Detail of the faded posy, showing a coiled serpent.
A rarely seen portrait of Queen Elizabeth I is to go on show at the National Portrait Gallery. The painting depicts the mannish Bess holding a coiled serpent, a detail that only recently came to light thanks to deterioration of the paintwork. The likeness dates from the 1580s or '90s and was painted by an unknown artist, who soon after covered up the snake with a small bunch of flowers.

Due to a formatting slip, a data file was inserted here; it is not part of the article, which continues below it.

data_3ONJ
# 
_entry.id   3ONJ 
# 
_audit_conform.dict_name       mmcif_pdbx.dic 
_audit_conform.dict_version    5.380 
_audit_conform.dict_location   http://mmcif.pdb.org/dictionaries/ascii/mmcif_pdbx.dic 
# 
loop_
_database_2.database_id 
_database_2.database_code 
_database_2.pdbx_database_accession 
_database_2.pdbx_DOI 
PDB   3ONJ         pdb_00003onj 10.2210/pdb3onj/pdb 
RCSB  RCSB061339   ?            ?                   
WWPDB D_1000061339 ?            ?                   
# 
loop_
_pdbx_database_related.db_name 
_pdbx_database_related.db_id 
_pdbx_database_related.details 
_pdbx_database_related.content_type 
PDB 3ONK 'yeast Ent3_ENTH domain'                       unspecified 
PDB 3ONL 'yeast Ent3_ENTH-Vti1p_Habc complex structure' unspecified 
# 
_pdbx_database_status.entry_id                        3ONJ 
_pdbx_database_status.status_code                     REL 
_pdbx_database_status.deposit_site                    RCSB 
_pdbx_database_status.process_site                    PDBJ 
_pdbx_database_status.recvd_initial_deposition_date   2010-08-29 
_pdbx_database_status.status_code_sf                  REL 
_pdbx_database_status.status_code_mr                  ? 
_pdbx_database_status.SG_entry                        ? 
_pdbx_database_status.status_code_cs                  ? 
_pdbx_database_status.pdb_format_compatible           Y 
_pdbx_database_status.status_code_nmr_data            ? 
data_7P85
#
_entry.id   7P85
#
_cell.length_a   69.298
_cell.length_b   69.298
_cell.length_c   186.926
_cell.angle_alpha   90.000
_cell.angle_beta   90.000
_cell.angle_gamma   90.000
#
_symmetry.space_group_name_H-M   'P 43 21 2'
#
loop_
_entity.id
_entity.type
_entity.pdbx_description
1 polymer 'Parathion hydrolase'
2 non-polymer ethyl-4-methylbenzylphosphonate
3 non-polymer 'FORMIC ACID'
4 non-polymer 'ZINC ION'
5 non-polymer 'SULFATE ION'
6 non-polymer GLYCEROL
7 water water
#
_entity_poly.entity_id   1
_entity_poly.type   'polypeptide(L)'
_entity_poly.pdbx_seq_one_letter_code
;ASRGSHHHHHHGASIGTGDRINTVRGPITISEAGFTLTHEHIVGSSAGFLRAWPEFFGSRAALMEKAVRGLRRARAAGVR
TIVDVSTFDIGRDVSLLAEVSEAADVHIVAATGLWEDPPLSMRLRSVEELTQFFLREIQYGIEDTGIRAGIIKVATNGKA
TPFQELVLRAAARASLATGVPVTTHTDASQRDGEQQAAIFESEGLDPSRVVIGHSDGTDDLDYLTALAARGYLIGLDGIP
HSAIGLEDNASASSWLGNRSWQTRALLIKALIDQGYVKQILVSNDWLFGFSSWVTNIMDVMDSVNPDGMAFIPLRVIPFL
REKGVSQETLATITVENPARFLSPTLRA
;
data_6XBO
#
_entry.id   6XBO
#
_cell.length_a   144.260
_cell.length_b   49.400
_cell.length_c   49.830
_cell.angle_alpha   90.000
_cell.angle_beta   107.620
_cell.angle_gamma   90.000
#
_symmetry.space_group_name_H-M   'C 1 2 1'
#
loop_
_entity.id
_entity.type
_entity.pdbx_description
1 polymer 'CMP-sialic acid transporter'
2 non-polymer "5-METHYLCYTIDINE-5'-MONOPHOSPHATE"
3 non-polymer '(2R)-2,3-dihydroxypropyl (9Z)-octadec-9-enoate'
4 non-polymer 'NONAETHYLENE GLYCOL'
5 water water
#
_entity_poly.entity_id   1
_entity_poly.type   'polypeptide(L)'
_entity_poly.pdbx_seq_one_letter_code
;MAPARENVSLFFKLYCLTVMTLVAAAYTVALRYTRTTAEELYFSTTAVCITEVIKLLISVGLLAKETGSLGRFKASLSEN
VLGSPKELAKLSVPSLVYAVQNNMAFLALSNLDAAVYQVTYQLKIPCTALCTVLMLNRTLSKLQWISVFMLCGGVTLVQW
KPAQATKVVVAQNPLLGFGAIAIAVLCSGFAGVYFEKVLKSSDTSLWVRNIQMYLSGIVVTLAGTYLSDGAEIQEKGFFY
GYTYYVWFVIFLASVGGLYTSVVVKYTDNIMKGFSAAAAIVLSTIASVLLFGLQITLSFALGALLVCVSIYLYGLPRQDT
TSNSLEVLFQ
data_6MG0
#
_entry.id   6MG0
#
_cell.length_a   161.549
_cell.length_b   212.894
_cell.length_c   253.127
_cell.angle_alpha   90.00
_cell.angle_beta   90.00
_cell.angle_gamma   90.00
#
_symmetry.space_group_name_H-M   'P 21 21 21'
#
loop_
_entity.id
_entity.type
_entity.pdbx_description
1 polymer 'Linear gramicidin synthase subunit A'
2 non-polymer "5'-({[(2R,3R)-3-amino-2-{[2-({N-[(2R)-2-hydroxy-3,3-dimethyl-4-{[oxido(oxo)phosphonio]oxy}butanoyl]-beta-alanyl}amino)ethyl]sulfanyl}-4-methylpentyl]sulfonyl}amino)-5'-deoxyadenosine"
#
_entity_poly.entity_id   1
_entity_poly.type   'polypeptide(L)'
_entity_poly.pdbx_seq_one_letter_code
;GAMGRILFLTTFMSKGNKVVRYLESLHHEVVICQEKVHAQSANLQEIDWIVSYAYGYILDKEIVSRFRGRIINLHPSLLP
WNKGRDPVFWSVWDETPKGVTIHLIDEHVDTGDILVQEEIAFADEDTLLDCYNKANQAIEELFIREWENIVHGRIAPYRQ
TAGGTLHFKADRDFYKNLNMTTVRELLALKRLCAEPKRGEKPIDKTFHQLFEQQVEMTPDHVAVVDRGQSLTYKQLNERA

The serpent's purpose in the painting and the reasons for its obscuration are unknown. The Queen was no stranger to symbolic accoutrements, however. The famous Rainbow Portrait, for example, shows Elizabeth in a dress covered with eyes and ears.
The portrait has not been publicly displayed at the gallery since 1921. It will hang alongside three other likenesses of the Virgin Queen at a new exhibition, Concealed and Revealed: The Changing Faces of Elizabeth I, which runs in Room 2 from 13 March to 26 September.